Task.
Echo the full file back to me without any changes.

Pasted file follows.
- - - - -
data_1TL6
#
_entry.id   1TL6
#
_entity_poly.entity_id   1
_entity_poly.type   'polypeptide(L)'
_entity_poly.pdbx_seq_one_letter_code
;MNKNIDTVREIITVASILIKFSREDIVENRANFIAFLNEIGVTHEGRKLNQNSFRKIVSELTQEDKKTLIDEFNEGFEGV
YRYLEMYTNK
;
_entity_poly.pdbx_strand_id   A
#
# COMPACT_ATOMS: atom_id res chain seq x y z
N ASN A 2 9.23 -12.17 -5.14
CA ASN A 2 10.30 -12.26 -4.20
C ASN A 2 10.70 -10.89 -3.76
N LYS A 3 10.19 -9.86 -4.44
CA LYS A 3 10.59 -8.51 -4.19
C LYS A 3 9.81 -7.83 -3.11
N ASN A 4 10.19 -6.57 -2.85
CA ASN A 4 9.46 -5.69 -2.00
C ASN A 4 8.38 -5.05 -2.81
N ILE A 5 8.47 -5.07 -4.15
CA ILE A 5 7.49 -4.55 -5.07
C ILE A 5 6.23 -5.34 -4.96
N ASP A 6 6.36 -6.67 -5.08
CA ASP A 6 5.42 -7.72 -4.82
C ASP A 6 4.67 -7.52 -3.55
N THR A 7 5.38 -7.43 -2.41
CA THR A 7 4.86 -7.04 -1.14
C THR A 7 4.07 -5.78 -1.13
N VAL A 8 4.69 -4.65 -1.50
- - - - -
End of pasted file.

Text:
data_1TL6
#
_entry.id   1TL6
#
_entity_poly.entity_id   1
_entity_poly.type   'polypeptide(L)'
_entity_poly.pdbx_seq_one_letter_code
;MNKNIDTVREIITVASILIKFSREDIVENRANFIAFLNEIGVTHEGRKLNQNSFRKIVSELTQEDKKTLIDEFNEGFEGV
YRYLEMYTNK
;
_entity_poly.pdbx_strand_id   A
#
# COMPACT_ATOMS: atom_id res chain seq x y z
N ASN A 2 9.23 -12.17 -5.14
CA ASN A 2 10.30 -12.26 -4.20
C ASN A 2 10.70 -10.89 -3.76
N LYS A 3 10.19 -9.86 -4.44
CA LYS A 3 10.59 -8.51 -4.19
C LYS A 3 9.81 -7.83 -3.11
N ASN A 4 10.19 -6.57 -2.85
CA ASN A 4 9.46 -5.69 -2.00
C ASN A 4 8.38 -5.05 -2.81
N ILE A 5 8.47 -5.07 -4.15
CA ILE A 5 7.49 -4.55 -5.07
C ILE A 5 6.23 -5.34 -4.96
N ASP A 6 6.36 -6.67 -5.08
CA ASP A 6 5.42 -7.72 -4.82
C ASP A 6 4.67 -7.52 -3.55
N THR A 7 5.38 -7.43 -2.41
CA THR A 7 4.86 -7.04 -1.14
C THR A 7 4.07 -5.78 -1.13
N VAL A 8 4.69 -4.65 -1.50